I love well-written pieces. The article by Michael V. Copeland, in the July issue of Business 2.0 titled “Best Buy’s Selling Machine,” is one of the best company write-ups I’ve read in a while. From start to finish I couldn’t put it down. Even the ending had my hopes escalating toward a conclusion that left me smiling.
The whole point of the article was about how Best Buy uses “Blue Shirts” to sell (and up-sell) their electronics, computers, and appliances. These “Blue Shirts” are the men and women who come to work everyday motivated to be the best: in their city, district, and country. Of course, “best” is measured by sales, but surprisingly, none of the “Blue Shirts” are on commission like much of the competition is. That’s right, no increased paycheck because they sold you a better video camera. Although Best Buy does use other incentives (food coupons for local restaurants, discounts for company stock, etc.), the reality is that these kids, and most of them are, sell because of something running through their blood. They believe in what they’re doing. They enjoy teamwork. They view other Best Buy stores as competition. Everyone else is the enemy. Wow, people motivated by something other than just money?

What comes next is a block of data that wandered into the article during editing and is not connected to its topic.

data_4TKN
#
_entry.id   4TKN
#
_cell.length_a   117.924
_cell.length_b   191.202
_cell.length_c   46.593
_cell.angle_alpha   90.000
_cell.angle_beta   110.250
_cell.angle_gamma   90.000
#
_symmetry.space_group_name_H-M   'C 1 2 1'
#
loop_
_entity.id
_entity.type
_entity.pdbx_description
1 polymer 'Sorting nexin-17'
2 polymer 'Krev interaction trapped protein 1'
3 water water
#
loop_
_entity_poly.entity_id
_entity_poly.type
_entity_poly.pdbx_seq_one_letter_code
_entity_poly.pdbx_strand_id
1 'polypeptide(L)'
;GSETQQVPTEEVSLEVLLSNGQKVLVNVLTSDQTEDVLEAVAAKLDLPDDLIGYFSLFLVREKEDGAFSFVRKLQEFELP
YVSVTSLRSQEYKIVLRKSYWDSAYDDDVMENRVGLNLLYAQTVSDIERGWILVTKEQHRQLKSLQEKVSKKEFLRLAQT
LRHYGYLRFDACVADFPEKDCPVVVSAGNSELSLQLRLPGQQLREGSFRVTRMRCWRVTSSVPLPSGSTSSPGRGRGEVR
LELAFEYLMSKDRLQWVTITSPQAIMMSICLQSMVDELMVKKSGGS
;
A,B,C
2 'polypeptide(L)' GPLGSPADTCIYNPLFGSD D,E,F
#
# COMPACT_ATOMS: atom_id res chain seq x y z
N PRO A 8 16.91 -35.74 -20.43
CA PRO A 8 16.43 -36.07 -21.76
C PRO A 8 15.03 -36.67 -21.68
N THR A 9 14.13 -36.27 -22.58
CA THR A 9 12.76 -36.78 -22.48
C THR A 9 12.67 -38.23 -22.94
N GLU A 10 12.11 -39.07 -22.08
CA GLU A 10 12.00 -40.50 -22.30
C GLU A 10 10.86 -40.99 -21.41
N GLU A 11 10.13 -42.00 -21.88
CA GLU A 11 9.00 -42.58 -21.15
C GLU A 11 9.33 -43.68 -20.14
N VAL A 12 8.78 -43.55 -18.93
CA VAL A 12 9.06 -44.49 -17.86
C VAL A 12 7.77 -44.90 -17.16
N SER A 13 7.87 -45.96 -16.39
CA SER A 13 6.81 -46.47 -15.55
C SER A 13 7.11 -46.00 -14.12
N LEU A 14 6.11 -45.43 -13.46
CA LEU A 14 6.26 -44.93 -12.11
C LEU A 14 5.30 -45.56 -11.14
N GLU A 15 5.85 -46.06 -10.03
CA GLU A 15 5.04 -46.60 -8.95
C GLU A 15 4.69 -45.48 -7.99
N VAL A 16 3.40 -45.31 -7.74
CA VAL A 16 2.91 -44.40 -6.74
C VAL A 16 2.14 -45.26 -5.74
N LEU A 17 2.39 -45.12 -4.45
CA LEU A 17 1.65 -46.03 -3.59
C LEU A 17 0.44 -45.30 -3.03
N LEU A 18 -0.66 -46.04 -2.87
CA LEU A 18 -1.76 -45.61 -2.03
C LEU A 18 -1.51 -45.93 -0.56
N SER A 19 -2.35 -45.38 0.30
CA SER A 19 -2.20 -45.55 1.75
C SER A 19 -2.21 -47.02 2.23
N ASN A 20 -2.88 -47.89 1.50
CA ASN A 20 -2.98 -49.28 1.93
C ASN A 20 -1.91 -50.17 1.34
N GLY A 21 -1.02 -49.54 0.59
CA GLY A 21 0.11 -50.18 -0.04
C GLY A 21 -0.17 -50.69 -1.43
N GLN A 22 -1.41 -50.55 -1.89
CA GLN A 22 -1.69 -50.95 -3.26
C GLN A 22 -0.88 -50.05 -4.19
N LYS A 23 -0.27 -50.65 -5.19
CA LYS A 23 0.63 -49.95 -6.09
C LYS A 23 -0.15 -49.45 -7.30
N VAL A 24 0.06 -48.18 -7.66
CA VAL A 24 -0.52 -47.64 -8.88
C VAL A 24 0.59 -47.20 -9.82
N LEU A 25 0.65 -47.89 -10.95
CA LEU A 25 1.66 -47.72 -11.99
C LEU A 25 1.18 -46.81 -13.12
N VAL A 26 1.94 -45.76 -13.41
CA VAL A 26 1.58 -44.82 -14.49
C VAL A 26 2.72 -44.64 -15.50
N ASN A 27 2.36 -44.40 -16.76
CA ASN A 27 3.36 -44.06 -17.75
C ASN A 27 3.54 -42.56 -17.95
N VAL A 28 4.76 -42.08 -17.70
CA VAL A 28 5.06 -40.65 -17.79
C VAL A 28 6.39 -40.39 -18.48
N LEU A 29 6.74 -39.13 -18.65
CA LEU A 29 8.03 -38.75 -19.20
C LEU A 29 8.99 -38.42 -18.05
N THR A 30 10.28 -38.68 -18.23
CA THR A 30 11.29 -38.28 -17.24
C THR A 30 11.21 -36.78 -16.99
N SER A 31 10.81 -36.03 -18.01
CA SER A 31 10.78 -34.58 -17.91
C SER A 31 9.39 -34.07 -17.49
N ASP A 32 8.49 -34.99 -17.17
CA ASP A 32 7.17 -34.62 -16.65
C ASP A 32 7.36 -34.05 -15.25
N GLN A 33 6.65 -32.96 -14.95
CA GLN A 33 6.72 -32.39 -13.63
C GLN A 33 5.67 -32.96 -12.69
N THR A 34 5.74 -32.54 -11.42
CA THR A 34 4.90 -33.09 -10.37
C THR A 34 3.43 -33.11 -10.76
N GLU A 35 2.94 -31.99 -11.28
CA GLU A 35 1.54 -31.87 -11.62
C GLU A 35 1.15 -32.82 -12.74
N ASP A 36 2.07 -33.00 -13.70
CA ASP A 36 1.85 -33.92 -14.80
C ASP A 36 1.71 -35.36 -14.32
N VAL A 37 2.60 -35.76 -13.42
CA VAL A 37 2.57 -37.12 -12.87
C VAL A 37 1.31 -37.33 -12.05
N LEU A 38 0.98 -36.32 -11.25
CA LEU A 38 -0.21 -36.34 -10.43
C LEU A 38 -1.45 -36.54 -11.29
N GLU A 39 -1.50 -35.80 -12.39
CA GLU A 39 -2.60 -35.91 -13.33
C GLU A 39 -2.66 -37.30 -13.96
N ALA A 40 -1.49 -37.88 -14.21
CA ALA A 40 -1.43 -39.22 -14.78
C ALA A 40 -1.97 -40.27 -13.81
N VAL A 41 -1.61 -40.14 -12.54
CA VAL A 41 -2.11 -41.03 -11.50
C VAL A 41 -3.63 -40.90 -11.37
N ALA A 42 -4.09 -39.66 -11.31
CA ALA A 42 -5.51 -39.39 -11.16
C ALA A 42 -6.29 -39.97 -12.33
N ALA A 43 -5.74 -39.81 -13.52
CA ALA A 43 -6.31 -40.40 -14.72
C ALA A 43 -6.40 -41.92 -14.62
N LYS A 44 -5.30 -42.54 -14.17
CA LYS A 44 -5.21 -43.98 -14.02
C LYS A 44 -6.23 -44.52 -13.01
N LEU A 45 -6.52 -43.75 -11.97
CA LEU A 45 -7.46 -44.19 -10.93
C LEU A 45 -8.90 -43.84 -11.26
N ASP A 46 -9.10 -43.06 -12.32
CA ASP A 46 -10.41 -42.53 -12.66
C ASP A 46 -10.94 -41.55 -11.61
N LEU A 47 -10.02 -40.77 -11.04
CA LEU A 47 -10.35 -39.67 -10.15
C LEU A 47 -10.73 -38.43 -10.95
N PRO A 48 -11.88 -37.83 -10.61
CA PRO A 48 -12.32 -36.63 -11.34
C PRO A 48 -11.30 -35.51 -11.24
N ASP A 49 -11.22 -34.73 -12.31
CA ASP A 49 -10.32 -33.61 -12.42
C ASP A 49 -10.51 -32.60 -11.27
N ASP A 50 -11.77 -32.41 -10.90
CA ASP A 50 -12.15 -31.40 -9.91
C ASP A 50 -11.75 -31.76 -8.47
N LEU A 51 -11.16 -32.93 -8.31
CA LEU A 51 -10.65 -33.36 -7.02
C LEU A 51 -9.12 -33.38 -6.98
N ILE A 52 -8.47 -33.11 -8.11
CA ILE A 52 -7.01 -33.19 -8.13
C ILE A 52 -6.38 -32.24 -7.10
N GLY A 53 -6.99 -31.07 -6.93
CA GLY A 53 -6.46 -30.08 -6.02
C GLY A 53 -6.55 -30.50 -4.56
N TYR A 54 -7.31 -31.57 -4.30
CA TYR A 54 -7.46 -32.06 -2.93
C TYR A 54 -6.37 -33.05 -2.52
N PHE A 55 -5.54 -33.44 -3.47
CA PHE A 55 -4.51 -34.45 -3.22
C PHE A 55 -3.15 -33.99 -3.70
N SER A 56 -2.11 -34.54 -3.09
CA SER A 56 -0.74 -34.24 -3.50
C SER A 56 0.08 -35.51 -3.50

Perhaps the highlight of the article was Best Buy’s formula for success. They have training manuals for nearly everything, including how to respond to every situation, objection or opportunity that could happen in a typical day. The sales mantra that “Blue Shirts” live by is called C.A.R.E. Plus:
Contact (approach the customer)
Ask (engage the customer)
Recommend (suggest solutions or better alternatives)
Encourage (stroke the customer’s ego)
How could you apply this philosophy to your church? Could your greeting team actually have a “CARE” plan when new visitors encounter your church?